With a gradual recovery in the global economy, the Swazi government is trying to highlight its relatively favorable investment climate compared with other countries in Sub-Saharan Africa, with whom Swaziland shares development challenges.
Pointing to South Africa-based Taiwanese textile and apparel manufacturers that will be looking at possible investments in Swaziland this month amid concerns over crime in South Africa, Ambassador to Swaziland Peter Tsai (蔡明耀) said that peace was a characteristic that had strong appeal with foreign investors.
Swaziland’s characterization as a “safe and secure” location for business, families and property is a clear advantage over other African countries, he said.
Another distinguishing feature of Swaziland in terms of investment promotion policy is that it allows full repatriation of profits and dividends of enterprises operating in the country, Tsai said.
“Not many African countries adopt the measure, mostly because of limited foreign exchange reserves. However, this is not a case in Swaziland,” Tsai said, adding that Swaziland has sufficient foreign exchange reserves to sustain a liberalized foreign exchange mechanism.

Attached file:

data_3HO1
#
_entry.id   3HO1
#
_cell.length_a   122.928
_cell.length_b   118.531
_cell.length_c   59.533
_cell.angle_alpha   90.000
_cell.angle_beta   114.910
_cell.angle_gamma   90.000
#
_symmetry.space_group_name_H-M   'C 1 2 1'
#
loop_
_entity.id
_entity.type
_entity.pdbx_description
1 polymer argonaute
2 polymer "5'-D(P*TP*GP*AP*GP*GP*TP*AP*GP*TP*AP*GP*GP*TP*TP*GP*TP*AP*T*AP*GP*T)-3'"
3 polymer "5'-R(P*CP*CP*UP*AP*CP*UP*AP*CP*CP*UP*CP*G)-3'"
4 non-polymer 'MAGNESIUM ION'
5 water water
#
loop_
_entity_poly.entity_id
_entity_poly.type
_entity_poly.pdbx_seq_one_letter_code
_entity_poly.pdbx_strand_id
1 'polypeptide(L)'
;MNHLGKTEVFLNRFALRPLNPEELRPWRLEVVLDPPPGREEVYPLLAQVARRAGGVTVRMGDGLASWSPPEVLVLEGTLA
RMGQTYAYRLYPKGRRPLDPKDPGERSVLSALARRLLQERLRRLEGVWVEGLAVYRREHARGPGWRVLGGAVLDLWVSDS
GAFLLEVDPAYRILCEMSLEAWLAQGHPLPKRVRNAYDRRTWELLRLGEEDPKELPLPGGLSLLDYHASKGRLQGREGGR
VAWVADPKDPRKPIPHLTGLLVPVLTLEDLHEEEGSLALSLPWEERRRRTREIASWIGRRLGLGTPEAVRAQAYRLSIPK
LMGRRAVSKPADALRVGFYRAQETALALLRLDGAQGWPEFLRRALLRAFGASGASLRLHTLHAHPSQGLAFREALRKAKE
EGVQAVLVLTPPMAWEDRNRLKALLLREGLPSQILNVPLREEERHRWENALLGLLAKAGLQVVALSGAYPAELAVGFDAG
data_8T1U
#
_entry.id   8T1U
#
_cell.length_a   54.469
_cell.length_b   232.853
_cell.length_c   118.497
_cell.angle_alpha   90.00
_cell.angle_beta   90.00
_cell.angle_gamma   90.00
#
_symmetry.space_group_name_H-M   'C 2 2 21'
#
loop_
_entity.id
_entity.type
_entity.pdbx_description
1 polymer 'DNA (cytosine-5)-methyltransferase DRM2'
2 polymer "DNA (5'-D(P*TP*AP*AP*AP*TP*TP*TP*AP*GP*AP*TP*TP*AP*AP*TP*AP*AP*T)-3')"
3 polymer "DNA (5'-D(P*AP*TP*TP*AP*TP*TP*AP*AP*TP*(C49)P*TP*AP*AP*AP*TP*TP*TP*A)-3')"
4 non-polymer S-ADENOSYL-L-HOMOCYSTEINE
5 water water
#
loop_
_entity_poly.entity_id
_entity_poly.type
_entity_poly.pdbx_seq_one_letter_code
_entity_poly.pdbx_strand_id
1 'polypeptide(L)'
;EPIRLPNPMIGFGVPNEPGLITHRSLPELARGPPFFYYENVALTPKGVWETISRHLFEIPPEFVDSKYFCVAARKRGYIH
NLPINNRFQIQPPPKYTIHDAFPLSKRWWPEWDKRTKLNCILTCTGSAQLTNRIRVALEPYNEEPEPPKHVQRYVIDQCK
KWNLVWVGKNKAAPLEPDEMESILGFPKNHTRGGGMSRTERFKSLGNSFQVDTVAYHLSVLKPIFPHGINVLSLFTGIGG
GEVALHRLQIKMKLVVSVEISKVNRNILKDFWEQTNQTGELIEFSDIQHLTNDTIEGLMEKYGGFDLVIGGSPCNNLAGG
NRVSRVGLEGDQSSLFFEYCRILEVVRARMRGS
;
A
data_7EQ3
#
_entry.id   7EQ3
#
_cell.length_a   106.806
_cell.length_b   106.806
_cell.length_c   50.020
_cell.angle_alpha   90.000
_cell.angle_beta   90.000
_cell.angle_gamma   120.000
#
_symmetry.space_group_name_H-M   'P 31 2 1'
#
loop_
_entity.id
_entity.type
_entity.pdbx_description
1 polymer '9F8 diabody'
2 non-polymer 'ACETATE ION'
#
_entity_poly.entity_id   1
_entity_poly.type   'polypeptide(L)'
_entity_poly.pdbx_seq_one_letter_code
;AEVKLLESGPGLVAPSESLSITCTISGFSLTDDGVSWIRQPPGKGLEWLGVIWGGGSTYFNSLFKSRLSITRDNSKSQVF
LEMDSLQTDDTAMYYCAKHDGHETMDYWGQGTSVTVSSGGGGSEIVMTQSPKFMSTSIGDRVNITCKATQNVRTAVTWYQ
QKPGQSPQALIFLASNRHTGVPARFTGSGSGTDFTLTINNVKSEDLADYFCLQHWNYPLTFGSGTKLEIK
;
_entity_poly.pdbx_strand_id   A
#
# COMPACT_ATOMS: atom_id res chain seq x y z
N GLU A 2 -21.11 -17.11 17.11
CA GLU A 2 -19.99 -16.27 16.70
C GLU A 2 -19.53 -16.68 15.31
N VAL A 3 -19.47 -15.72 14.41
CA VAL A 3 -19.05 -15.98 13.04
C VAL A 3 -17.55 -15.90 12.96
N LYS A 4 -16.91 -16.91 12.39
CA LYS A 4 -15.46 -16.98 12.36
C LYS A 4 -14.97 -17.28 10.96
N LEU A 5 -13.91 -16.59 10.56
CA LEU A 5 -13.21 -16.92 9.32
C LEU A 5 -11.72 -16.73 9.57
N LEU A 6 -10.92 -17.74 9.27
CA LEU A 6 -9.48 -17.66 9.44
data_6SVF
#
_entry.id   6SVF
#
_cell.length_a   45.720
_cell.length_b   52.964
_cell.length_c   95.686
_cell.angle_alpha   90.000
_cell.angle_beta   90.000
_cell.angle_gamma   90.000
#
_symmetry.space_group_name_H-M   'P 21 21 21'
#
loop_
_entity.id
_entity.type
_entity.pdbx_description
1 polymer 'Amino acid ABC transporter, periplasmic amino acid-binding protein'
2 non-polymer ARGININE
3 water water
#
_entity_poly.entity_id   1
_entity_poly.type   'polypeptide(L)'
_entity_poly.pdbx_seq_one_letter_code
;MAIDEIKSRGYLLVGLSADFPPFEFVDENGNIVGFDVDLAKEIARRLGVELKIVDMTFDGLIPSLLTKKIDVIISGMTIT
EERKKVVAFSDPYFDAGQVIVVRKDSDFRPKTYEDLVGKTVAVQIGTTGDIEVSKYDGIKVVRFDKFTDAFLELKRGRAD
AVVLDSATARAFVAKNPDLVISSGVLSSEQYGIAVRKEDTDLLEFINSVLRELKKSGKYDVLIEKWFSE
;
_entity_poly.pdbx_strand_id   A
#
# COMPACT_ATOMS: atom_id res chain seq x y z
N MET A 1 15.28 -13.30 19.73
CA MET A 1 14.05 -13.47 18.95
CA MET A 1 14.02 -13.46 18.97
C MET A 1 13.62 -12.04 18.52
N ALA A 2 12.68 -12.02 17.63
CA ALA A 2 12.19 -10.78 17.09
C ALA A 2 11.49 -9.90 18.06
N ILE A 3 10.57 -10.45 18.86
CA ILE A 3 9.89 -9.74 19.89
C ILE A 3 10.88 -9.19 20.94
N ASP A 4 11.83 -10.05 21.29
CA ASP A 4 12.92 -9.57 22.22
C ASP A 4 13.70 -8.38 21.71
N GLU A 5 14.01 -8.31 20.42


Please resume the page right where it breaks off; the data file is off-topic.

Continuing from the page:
Lutfo Ephraim Dlamini said the policy was guided by the view in Swaziland that “we believe in this country. You invest your money. You make profits and you are able to take the profits away.”
According to the latest WTO Trade Policy Review on Swaziland published in November last year, FDI inflow in Swaziland fell drastically from about US$67 million between 1990 and 2000 to approximately US$6.6 million between 2003 and 2007.
Swaziland statistics showed that 8 percent of its commercial industry came from Taiwan.
At present, 25 Taiwanese factories operate in Swaziland, mostly textile and garment manufacturers, with an aggregate investment of more than US$90 million, employing about 15,000 people out of a population of 1.35 million, with an unemployment rate of about 40 percent.